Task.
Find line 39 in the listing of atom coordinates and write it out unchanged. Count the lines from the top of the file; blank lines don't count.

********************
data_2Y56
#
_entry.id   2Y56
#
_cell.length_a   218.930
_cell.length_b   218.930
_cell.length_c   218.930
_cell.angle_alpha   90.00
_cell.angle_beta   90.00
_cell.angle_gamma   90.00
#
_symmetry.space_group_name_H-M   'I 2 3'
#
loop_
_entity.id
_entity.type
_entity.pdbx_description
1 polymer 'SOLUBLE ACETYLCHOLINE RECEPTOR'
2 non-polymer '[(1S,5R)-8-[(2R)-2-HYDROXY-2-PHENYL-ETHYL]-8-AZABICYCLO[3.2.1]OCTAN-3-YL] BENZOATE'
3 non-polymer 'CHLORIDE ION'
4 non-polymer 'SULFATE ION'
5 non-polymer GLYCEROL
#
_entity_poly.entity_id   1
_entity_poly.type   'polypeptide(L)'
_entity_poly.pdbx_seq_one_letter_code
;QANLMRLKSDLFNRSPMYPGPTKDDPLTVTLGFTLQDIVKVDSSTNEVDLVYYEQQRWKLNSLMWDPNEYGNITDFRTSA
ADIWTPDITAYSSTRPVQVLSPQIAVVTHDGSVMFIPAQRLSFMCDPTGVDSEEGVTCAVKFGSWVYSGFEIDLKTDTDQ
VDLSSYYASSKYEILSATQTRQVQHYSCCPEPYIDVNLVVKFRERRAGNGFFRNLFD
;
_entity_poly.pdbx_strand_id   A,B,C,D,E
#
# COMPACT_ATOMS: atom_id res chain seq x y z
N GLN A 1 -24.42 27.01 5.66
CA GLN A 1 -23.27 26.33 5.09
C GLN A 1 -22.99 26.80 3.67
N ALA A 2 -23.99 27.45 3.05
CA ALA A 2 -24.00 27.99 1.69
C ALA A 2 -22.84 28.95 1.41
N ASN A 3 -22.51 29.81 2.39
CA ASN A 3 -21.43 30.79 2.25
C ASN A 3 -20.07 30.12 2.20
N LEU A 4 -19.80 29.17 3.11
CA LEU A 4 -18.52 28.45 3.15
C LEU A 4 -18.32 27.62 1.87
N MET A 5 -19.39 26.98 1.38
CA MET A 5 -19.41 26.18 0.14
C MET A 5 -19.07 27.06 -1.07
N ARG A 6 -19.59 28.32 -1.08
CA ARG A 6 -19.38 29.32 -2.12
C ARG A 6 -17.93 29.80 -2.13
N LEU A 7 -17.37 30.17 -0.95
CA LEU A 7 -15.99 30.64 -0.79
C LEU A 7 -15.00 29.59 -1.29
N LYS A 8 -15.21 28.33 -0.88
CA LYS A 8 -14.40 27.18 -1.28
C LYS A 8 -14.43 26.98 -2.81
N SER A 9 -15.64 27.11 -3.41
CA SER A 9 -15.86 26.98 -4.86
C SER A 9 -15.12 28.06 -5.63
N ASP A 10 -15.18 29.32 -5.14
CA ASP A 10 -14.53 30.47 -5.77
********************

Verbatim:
C ALA A 2 -22.84 28.95 1.41